Book Review: Roark by Jacqueline Rhoades

The place and time

United States of America, on Earth, in the near future. The area is called Sector Three.

The suspension of disbelief

Earth gets invaded by Not-Very-Near-Human aliens. Chaos and destruction ensue. Other Near-Human aliens (if I trust the cover art and description they are about as different as most early Star Trek aliens are from human) show up to fight them and are trying to live on earth with the humans. Most of the tech we know has been shut down or doesn’t work, but the aliens are higher tech than we are.

The quick summary

Mira, an ex-teacher, meets Roark, the new alien commander of the city, and they quite like each other and begin a courtship. Meanwhile Mira’s teenage brother is running with the wrong crowd and she’s caring for and supporting orphans she doesn’t have any legal rights to while someone is out there orphan-napping. Roark has problems of his own: he’s inherited a basket case of a command with lack of supplies and manpower, insubordinate officers, possible embezzlement, the list goes on. They are both carrying time-bomb secrets. How do they get together and stay together? I’ll let you read.

My squees

Our protagonist Mira. She’s everything I’d want in a BFF or big sister. She reminds me of several of my favorite teachers who if faced with danger would have protected us (the students) at any cost to themselves. She has vulnerabilities and flaws that resonated with me. Her missteps make sense. I like how she admits she is attracted to alpha males but that has not worked out well for her, so she tries prudence. Once she’s committed to you in whatever context, she has your back. She will fight for you, she will stand by you, and I cheered her on throughout the novel.

The other characters are well-drawn. At first I was a little worried by the preponderance of male aliens, but then we meet the delightful Dr. Ahnyis who I also want to be my friend. There’s also grumpy Sargeant Mohawk who is introduced as an antagonistic but everyone grows to count on, confusing Dr. Mason Mason, and earnest Petrark. I wanted to bash Mira’s brother’s head in, but I also wanted to do that to my younger brother when he was a teenager. Roark is a sincere fellow who can be quite overbearing but shuts up when Mira’s not done talking. He’s upset when he has reason to be but is willing to hear all the evidence on something before charging off and doing something reckless. As proven in a memorable game of Cards Against Humanity, active listening will always get you laid.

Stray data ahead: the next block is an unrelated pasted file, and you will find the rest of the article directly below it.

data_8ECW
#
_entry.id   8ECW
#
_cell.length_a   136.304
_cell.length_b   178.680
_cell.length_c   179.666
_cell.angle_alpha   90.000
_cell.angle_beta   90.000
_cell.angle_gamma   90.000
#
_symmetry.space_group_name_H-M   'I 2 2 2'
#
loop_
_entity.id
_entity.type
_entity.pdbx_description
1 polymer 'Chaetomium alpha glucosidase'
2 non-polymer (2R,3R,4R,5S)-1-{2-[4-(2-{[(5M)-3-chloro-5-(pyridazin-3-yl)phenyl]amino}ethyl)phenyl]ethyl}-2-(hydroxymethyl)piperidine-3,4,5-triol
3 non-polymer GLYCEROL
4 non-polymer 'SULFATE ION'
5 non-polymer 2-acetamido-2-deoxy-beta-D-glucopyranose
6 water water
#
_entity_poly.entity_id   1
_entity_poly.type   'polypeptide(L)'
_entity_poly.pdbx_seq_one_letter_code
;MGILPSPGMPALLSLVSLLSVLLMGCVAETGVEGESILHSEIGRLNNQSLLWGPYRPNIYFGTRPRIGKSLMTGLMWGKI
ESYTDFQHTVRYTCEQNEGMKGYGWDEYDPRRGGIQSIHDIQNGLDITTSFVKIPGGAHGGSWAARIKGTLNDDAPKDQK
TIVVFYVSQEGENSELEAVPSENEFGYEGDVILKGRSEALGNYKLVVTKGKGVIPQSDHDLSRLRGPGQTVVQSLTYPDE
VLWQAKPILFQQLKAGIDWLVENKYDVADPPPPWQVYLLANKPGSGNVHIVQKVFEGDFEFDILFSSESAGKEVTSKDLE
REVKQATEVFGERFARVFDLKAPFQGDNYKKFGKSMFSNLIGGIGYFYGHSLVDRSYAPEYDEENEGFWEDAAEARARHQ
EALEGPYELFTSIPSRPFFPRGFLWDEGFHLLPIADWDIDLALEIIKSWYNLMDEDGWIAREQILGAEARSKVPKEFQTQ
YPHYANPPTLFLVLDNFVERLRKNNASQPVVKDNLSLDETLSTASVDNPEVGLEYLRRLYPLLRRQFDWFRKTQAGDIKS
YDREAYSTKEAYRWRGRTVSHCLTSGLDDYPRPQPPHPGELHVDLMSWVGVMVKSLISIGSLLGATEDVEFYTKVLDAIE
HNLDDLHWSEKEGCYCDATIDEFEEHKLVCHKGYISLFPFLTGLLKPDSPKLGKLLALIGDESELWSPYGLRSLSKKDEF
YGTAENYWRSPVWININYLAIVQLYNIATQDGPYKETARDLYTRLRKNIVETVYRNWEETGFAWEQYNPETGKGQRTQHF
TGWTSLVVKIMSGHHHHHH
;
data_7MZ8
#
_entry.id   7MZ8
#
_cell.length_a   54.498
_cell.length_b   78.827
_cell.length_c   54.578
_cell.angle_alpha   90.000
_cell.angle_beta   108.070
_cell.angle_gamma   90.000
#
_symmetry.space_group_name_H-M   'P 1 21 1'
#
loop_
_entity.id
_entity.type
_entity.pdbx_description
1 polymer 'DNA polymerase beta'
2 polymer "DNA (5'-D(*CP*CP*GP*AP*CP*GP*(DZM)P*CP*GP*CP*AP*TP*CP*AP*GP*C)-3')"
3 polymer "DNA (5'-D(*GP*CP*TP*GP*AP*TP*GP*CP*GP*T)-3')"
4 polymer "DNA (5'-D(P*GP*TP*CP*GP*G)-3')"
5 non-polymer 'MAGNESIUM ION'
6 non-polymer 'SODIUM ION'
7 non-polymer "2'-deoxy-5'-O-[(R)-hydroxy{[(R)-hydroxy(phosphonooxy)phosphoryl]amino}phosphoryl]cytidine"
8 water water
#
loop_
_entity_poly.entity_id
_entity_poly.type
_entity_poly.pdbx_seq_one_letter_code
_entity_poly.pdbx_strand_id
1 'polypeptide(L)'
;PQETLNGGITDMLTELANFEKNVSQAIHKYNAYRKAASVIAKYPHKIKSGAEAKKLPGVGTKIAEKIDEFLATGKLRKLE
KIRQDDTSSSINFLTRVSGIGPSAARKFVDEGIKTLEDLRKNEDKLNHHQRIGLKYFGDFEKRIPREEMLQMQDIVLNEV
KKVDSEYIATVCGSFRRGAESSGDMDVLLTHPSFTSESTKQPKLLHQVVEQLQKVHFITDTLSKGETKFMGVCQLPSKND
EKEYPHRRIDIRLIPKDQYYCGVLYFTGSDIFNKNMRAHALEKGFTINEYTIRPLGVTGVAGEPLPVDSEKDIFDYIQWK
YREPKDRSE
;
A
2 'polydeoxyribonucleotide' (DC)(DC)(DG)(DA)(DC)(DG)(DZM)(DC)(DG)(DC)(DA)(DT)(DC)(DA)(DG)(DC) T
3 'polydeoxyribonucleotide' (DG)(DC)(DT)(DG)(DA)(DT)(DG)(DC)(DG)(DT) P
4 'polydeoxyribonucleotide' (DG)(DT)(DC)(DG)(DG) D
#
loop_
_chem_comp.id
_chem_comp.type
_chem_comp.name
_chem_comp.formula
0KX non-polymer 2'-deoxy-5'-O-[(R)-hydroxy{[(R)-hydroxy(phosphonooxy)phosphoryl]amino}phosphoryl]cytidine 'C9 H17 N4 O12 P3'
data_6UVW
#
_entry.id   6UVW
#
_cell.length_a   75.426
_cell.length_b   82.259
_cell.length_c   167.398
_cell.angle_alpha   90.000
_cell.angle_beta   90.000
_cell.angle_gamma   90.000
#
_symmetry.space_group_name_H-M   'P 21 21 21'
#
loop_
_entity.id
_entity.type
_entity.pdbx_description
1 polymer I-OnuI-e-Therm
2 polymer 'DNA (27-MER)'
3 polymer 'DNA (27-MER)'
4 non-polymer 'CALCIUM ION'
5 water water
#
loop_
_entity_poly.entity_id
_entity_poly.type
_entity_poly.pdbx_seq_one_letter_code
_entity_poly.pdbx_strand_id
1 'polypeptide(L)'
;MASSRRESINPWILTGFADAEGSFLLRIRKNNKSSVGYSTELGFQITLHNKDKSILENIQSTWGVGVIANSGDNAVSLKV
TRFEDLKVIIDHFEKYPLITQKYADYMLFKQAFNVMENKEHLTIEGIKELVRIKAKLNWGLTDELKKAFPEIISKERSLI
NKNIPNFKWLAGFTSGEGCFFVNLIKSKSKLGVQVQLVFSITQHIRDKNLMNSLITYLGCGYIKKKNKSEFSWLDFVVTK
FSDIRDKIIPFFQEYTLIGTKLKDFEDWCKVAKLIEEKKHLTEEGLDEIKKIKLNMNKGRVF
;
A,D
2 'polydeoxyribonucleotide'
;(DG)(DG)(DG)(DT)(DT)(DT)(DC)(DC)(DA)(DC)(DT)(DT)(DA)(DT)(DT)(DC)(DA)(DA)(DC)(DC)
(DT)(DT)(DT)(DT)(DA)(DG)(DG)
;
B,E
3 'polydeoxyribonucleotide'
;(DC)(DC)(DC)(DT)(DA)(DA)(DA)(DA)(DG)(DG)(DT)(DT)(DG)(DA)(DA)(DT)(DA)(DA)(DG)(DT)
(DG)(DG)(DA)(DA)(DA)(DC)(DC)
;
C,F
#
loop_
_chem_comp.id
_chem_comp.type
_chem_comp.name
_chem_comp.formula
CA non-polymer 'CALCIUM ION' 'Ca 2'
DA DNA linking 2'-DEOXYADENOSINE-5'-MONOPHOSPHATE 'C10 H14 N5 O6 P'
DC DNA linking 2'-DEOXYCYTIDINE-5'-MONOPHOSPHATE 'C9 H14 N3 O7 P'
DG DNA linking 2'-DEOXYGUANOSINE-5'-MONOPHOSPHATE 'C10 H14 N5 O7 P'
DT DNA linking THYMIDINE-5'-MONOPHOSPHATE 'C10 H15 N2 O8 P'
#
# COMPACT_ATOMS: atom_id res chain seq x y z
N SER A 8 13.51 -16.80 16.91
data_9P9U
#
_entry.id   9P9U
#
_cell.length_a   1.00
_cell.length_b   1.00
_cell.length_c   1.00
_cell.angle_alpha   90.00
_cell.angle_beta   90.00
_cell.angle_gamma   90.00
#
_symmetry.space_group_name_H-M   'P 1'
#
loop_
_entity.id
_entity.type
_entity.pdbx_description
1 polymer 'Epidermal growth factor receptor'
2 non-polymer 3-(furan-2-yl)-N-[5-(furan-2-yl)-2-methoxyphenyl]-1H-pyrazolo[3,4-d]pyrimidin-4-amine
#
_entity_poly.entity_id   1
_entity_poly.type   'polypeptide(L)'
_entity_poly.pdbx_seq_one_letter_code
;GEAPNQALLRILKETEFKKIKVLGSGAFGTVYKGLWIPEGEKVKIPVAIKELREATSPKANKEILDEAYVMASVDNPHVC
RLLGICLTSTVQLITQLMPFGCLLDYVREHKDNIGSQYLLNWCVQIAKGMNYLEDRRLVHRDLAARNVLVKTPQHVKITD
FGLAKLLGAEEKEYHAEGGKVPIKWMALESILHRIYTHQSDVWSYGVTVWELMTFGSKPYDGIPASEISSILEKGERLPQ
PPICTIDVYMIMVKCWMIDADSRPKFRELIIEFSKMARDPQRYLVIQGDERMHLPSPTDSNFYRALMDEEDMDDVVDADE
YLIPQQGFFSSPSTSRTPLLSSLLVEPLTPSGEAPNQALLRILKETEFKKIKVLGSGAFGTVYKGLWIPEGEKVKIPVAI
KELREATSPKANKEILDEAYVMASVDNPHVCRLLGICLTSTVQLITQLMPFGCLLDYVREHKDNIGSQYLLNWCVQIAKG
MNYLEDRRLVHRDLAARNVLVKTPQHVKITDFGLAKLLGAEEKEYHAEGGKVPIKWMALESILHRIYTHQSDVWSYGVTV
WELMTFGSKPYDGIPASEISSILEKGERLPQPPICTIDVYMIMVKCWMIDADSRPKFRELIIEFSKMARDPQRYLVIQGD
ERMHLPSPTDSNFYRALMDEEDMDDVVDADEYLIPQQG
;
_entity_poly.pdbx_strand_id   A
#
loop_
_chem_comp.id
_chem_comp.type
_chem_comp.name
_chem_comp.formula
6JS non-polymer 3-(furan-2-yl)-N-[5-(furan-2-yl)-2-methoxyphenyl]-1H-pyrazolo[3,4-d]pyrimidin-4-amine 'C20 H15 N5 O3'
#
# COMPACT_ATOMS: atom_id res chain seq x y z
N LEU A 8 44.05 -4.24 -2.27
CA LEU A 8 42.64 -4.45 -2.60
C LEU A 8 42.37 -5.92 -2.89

The romantic relationship proceeds in a realistic, relatable fashion. Roark figures out what he wants rather quickly, but his feelings deepen over time so it doesn’t just seem like infatuation. Mira approaches it more slowly and with caution: she’s intrigued, then attracted, then begins to care. She has concerns about the poor girl getting with the rich commander who wants to give her things and can control her fate, as it often creates power issues and friction, just like in resource-skewed relationships in our present. Her worries ring true, and she has to have some encouragement to get involved with Roark. Once they figure out that they both care, love follows quickly. No Great Misunderstandings. The love (and sex) scenes flowed with the rest of the story and paced it well.